for options.
    So it's a choice whether to wrap everything up into one big include, or require users to #include
    headers for each component separately. The internally of course message box makes a lot of calls
    to the Baby X system, it needs buttons and labels and modal access. So should there be private
    In fact I went for putting everything into one big header which is included by all files.
    Malcolm McLean, Apr 15, 2014
  8. Jens Schweikhardt

    BartC Guest

    Which is the sensible approach I suggested. And I understand with Baby X,
    then it might work on top of X Windows, or on top of Win32, or perhaps
    something else altogether.

    Those dependencies /do not belong/ in the user's code. The OP's entire
    approach seems to be along the wrong lines. Maybe there are issues with too
    many include files and too many poorly constructed ones, but I think the
    solutions lie elsewhere.
    BartC, Apr 15, 2014
  9. Jens Schweikhardt

    Ken Brody Guest

    Then require than every header which requires some other header to be
    included first document such requirements at the top. Perhaps make up a
    "#pragma" line (which must be ignored by the compiler if not recognized)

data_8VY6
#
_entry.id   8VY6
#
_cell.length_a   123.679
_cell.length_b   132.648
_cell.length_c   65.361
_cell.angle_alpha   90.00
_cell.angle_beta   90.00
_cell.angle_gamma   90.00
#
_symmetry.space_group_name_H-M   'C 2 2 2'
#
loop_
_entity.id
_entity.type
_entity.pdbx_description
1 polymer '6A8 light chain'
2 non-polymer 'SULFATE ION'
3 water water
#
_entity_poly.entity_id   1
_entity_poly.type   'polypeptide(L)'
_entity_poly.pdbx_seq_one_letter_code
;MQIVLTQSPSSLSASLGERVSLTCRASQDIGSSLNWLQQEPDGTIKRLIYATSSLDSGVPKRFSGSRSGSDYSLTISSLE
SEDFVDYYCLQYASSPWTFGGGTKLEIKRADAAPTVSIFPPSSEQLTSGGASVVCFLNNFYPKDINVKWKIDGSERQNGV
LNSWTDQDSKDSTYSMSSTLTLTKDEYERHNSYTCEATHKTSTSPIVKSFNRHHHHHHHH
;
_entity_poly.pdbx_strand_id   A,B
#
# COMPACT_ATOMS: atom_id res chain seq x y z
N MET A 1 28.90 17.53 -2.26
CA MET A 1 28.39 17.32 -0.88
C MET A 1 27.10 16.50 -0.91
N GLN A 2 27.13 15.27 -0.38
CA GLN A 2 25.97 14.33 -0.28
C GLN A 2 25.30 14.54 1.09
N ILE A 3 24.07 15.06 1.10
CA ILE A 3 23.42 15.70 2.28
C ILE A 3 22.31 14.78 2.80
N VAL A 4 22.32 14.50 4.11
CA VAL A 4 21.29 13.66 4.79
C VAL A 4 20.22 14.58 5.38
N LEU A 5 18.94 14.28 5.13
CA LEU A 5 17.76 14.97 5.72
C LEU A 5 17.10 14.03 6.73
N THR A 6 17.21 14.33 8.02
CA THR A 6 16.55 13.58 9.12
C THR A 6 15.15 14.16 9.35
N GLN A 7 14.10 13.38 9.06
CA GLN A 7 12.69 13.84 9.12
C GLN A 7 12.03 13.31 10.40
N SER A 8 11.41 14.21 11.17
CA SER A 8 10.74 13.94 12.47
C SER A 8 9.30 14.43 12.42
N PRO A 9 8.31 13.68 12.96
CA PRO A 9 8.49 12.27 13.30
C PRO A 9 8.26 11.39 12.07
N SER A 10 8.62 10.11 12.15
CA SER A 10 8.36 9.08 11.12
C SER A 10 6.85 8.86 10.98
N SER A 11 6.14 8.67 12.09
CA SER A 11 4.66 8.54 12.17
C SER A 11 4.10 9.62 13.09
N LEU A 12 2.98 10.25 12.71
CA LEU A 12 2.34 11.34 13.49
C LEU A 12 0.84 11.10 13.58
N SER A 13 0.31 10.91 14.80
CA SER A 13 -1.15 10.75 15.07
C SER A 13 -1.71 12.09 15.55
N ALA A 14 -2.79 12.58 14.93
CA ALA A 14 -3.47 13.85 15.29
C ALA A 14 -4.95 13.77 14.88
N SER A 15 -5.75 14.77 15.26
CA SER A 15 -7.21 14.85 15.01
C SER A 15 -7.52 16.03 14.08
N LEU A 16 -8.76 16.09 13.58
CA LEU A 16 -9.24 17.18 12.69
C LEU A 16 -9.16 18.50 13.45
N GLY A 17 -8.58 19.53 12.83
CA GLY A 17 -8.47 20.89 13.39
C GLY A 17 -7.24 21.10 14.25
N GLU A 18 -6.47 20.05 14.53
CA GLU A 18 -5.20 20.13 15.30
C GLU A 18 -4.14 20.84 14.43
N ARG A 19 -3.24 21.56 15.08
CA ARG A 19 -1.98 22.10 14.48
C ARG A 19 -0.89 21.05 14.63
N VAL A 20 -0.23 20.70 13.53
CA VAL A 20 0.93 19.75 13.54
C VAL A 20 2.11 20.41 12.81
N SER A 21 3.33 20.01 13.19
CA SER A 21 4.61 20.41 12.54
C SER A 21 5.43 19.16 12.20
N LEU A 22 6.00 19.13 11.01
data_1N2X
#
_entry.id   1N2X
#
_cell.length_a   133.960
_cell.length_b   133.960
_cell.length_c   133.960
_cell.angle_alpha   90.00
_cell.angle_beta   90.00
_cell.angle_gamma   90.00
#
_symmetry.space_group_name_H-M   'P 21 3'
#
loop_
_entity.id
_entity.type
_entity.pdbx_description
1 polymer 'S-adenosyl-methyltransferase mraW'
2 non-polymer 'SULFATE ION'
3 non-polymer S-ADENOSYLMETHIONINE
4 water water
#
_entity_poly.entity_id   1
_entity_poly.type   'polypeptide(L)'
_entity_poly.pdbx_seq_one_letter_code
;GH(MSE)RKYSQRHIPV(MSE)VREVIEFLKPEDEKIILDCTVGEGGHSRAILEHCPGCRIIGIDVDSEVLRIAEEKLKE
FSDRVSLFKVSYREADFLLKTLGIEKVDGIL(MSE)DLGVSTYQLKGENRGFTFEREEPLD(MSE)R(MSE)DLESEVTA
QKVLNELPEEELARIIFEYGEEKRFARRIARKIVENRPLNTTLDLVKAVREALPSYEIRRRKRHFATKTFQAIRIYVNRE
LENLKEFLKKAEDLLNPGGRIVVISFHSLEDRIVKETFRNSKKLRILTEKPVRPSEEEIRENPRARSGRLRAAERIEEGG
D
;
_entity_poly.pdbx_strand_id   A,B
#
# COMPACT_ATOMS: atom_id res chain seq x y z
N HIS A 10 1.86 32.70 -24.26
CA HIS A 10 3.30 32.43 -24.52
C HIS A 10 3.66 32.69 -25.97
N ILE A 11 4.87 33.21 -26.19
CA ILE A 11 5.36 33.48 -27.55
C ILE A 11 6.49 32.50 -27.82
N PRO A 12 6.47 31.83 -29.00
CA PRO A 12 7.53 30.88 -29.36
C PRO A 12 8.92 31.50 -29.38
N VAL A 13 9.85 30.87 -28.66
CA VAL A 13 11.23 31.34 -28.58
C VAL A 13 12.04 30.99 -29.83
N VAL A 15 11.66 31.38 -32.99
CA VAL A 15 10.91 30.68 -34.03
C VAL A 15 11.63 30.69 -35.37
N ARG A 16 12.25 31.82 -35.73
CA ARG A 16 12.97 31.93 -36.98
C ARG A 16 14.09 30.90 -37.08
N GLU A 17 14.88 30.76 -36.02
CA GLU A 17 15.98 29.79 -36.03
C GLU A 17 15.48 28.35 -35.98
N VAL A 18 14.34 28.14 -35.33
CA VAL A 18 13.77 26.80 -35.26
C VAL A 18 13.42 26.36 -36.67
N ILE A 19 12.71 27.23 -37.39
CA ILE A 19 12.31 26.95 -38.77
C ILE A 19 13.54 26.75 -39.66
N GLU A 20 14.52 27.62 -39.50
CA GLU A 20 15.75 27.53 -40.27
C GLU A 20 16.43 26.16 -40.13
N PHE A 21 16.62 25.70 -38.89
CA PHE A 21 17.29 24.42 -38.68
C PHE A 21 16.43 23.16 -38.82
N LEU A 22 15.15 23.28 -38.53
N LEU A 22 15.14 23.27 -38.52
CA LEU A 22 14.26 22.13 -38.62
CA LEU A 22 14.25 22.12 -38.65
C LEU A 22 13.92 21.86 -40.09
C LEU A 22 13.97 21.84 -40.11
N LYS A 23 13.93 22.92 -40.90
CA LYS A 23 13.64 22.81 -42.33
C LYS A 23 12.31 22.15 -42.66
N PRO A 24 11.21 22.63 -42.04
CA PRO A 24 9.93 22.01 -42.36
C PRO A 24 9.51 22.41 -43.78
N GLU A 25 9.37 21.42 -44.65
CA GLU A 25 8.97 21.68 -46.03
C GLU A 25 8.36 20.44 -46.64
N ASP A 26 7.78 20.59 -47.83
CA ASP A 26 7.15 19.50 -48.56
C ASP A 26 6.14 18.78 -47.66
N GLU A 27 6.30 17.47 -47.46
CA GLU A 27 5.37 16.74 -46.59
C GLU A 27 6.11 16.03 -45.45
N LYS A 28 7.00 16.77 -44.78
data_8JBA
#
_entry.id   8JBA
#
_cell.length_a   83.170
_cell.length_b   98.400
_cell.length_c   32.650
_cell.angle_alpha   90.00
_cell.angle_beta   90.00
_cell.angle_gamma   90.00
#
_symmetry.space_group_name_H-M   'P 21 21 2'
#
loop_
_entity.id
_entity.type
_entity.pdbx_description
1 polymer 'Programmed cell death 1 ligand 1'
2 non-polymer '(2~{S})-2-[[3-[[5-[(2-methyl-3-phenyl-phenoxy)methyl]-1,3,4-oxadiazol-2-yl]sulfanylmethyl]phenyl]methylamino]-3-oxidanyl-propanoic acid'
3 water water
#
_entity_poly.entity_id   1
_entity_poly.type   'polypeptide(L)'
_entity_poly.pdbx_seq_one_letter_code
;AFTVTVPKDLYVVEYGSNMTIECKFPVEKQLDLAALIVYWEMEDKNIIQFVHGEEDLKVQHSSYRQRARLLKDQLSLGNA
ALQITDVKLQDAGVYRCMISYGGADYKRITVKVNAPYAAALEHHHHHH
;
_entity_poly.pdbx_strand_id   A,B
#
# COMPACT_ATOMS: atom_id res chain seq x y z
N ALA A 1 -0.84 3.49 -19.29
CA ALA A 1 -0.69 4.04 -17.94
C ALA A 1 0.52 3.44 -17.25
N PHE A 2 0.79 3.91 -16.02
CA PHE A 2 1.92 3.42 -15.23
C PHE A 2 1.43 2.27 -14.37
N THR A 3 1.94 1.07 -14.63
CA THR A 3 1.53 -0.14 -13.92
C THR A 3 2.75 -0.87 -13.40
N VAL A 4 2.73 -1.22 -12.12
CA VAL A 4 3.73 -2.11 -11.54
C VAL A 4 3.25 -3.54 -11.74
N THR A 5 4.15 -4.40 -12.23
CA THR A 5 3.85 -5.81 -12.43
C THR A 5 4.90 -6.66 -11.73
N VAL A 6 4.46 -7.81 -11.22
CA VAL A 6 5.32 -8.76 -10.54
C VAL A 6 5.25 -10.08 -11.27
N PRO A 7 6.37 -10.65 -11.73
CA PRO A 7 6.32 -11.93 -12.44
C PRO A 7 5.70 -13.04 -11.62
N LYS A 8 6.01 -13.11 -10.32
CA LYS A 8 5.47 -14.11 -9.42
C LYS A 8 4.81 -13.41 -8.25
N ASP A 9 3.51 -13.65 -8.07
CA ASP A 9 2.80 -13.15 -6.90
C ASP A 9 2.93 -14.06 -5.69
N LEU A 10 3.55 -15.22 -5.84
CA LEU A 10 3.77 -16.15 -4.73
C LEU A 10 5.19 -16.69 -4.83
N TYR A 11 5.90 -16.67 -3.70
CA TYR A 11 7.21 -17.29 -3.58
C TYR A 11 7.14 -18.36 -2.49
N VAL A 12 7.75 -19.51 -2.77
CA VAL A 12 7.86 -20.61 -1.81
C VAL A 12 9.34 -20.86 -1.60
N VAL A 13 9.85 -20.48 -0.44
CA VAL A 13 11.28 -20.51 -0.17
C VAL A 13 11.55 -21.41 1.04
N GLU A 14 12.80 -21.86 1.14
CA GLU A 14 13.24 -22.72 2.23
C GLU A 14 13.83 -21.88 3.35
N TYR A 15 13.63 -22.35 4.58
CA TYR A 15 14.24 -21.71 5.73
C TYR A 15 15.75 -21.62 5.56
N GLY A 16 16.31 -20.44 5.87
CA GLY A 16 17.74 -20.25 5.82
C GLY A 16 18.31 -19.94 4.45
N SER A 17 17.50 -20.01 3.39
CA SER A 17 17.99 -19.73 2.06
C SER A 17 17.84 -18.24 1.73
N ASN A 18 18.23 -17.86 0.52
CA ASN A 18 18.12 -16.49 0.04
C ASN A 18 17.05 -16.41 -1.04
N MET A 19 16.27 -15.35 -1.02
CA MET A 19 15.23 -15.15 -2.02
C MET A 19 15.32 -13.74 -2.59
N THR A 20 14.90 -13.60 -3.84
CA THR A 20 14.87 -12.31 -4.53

that tells the reader about this:

    #pragma RequiresInclude(header.h)

    Or (since the "rules" require that you must be in control of these headers,
    anyway) start each header with a #define that tells that the header has been
    included. For example:

    #define __INCLUDED_HEADER_H

    (Yes, yes, I know about the starting underscore.)

    Then, for any header which requires it:

    #ifndef __INCLUDED_HEADER_H
    #error Sorry, but you need to include HEADER.H first.

    Agreed. That was sort of my thinking with the "#praga" method above.
    I'm curious how this fits with implementation header files which #include

    I'm also curious as to the "logic" (assuming there is any) behind such a "rule"?
    Ken Brody, Apr 15, 2014
  10. Jens Schweikhardt

    Ken Brody Guest

    I disagree there. Yes, perhaps including <my_entire_library_header.h> might
    not be the best idea if you want a "tight" compile. (Though I see no
    problem having such a header, and allowing the user to decide.) However,
    there's no reason you can't break down headers into functional groupings
    (which, admittedly, might contain some things you don't use), and which in
    turn #include those other headers that are needed.

    Why should you require that every source module which uses your library know
    which other parts of your library are required? And, should an update to